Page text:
I originally believed this movie would go toward the dark side of the Sex and The City series, a vapid depiction of gratuitous consumption in the fashion world. Thankfully, I was wrong about the story line, and it moved toward the good side of Sex and The City, which is sharp dialog, intriguing relationships and insightful social commentary. Though I don't know the book, the storyline avoids vapidity partly from the strong casting of Stanley Tucci and Meryl Streep. There is no way Anne Hathaway could carry this story on her own, and she is teetering on future typecasting with mere clumsy/awkward/tentative charm. She is uplifted in her films by some powerful and talented actors, like Tucci and Streep, and also Julie Andrews in The Princess Diaries (no need to review this one--it's like Prada but with no depth of social reflection). I hope Hathaway has taken copious notes on her colleagues' work with such close observations, for Tucci and Streep only magnify their versatility in this film.

It seems that Streep gives a screenplay writer of a popular novel a fighting chance for public discourse to proclaim that the movie matches the ethos of the book. A few Streep monologues ring powerful in this film above the craft of the story itself. In one scene that gives a primary lesson to Hathaway's fashion neophyte, Streep deftly, elegantly and implicitly describes that fashion does not deserve all of the critique from the masses: fashion is where art and beauty meet utility and accessibility. This convergence of beauty and utility also provides thousands and thousands of jobs, a point that couldn't be lost on Hathaway's character, who had won an award for covering a janitor union labor dispute in Chicago. Streep's character does this plausibly and beautifully (with just enough smugness) in a 3-minute scene while glancing at Hathaway's cerulean sweater.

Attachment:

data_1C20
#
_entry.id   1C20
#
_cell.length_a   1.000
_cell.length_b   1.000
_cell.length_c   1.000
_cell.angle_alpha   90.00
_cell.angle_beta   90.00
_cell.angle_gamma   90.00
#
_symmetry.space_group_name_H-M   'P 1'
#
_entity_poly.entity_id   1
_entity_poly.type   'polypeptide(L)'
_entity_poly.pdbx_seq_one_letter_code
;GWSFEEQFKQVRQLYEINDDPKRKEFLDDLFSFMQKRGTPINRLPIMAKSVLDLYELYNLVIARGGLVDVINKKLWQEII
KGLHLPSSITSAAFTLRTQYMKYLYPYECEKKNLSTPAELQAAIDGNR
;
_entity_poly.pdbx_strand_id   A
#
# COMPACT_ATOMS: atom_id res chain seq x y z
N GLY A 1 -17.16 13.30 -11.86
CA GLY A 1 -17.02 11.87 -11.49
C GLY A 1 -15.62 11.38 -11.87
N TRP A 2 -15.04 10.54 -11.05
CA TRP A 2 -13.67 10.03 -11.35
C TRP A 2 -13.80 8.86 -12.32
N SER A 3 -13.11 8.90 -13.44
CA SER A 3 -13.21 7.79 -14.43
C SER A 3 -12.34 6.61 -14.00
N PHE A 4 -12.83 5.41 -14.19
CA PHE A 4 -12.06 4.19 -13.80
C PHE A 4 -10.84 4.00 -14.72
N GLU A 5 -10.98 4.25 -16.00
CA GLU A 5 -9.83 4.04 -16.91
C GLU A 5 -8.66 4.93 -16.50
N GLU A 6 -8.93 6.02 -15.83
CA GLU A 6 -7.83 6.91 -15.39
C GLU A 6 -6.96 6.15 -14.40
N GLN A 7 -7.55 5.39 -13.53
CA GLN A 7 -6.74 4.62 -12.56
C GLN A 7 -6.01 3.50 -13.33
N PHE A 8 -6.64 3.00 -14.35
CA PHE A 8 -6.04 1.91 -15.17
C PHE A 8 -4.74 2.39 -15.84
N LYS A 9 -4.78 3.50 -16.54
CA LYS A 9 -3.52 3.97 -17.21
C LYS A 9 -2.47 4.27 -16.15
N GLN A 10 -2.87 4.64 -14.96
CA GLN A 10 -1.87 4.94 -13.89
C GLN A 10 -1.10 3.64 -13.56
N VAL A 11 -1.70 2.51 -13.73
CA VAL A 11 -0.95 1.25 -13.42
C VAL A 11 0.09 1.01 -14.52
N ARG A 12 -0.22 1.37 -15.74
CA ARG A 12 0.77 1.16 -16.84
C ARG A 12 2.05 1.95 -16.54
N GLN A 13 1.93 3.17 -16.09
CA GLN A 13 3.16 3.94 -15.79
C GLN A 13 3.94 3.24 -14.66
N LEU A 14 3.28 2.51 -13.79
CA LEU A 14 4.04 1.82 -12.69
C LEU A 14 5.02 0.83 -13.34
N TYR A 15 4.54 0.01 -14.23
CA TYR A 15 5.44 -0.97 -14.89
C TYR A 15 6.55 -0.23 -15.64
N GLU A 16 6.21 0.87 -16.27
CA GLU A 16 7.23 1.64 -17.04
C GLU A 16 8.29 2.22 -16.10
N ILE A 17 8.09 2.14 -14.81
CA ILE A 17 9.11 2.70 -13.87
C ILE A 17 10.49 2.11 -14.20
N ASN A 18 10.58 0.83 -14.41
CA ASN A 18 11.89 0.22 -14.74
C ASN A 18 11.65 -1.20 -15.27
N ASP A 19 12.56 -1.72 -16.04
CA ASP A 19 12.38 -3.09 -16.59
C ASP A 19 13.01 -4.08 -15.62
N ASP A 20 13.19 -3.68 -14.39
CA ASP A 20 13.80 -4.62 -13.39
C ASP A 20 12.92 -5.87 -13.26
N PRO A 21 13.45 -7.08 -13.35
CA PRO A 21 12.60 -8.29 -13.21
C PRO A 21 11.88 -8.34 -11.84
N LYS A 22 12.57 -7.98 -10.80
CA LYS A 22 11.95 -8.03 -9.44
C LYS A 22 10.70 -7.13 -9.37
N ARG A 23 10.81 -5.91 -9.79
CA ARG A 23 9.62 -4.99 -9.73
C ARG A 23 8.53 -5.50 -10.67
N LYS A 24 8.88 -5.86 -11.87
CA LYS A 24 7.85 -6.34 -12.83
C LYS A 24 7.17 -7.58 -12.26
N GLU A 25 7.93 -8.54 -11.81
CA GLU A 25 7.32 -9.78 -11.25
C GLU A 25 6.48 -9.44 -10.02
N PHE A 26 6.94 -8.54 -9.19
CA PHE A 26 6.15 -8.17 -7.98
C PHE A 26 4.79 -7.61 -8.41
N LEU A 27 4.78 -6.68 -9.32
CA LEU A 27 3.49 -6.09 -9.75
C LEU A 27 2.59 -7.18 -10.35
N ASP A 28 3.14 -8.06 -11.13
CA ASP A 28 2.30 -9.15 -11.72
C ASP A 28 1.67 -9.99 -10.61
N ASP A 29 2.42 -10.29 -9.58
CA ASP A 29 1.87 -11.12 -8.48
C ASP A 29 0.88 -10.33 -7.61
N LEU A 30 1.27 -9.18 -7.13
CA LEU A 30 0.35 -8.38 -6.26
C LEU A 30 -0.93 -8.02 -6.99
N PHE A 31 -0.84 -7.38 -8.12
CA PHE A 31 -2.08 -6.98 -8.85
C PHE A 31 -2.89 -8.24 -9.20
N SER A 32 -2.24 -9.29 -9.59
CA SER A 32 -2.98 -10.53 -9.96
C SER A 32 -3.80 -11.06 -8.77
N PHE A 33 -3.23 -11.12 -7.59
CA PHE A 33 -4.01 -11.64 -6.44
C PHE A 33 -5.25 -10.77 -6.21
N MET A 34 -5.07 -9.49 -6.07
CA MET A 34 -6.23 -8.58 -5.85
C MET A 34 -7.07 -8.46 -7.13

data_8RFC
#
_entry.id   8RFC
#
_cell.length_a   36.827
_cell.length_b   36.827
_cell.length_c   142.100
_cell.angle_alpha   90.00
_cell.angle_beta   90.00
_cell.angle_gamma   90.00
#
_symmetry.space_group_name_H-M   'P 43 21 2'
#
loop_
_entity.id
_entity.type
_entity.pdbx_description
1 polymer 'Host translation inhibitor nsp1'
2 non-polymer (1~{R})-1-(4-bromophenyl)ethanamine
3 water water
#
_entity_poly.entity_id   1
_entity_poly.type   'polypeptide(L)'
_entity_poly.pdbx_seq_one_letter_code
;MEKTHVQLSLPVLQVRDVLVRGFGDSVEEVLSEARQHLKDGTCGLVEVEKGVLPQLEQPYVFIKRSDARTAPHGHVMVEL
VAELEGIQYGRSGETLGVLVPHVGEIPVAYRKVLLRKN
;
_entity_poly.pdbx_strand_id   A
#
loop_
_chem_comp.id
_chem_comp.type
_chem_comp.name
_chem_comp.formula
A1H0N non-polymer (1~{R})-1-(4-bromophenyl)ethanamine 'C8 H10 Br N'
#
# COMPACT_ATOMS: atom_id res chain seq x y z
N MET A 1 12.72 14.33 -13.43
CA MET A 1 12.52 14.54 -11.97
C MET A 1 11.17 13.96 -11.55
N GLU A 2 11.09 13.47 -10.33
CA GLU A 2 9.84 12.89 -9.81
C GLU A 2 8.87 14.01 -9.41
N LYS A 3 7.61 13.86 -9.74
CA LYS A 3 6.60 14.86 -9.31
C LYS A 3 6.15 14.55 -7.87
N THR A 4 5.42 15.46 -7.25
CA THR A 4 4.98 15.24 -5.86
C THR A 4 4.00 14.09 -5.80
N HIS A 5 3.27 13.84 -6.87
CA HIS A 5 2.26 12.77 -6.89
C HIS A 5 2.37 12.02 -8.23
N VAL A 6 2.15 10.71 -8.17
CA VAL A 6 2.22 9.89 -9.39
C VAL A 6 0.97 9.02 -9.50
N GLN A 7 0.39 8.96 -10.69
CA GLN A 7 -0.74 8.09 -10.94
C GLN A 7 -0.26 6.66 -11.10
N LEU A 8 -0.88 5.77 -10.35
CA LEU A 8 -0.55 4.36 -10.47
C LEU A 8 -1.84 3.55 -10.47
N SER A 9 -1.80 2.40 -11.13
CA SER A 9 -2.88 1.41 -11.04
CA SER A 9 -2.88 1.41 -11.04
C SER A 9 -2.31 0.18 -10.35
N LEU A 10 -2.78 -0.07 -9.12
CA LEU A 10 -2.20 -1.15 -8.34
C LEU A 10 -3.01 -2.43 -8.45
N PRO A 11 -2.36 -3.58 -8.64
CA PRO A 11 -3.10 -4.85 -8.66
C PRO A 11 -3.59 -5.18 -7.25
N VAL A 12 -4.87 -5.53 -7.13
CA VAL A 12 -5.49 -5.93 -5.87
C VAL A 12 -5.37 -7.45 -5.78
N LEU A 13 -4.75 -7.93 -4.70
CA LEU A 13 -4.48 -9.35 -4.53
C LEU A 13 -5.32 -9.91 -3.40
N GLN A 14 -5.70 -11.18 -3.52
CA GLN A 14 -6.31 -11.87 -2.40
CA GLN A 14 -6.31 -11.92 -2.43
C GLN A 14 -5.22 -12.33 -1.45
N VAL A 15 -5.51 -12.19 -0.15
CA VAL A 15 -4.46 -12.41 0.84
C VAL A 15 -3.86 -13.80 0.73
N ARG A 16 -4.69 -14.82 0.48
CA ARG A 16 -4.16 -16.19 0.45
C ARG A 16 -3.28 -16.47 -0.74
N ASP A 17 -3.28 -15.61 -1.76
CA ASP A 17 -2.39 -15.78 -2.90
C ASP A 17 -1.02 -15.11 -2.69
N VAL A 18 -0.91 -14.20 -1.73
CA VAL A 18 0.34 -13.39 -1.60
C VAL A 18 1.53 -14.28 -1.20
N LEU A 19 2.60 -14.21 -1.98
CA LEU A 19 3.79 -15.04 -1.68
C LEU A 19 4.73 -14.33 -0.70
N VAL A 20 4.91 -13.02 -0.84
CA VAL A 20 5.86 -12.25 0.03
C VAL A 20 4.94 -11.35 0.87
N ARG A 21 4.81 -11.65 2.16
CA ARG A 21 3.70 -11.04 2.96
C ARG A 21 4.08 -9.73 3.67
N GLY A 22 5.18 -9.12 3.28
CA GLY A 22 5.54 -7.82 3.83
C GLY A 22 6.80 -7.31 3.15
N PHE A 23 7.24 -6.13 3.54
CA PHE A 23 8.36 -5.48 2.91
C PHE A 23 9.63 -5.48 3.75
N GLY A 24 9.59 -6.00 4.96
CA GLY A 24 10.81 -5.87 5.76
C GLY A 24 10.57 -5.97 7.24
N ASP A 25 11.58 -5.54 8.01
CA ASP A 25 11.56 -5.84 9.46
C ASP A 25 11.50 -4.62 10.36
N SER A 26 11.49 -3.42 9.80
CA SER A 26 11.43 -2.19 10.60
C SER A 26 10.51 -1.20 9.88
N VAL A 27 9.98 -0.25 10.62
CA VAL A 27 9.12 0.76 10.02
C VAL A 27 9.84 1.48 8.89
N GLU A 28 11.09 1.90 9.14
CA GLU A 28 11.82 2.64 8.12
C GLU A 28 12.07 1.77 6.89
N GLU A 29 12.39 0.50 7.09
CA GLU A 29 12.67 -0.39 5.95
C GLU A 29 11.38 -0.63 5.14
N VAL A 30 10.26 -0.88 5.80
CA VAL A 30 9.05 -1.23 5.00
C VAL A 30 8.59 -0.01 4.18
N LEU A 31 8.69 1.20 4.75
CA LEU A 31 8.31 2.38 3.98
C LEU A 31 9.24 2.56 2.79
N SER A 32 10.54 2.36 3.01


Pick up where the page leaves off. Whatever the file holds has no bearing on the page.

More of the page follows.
Certainly this film will be entertaining for the fashion gawkers, and Hathaway provides plenty of fodder for that kind of entertainment. In the end, the wonderful surprise of this film is that different social perspectives come to this story, they meet and mingle, confront and question, and come out going their separate ways without acidic and destructive critique. For a story and film that reflects on image, the story is not preachy or overtly critical. It is possible for empathic feelings for all the characters, a rare feat in a story or film. This film was a pleasant surprise during this past week of a surreal and odd look at image through the deaths of 3 oddly different, yet similar public figures, Michael Jackson, Farah Fawcett and Billy Mays.

Image is much more complex than the over-simplification that can happen in popular media. This is not to say popular media doesn't play an important role in public discourse, only that it is incomplete. The Devil Wears Prada adds to the depth of discussion about image. I am currently reading a book by Chuck Klosterman that will take that depth to a new and enjoyable level. I will write on this book soon.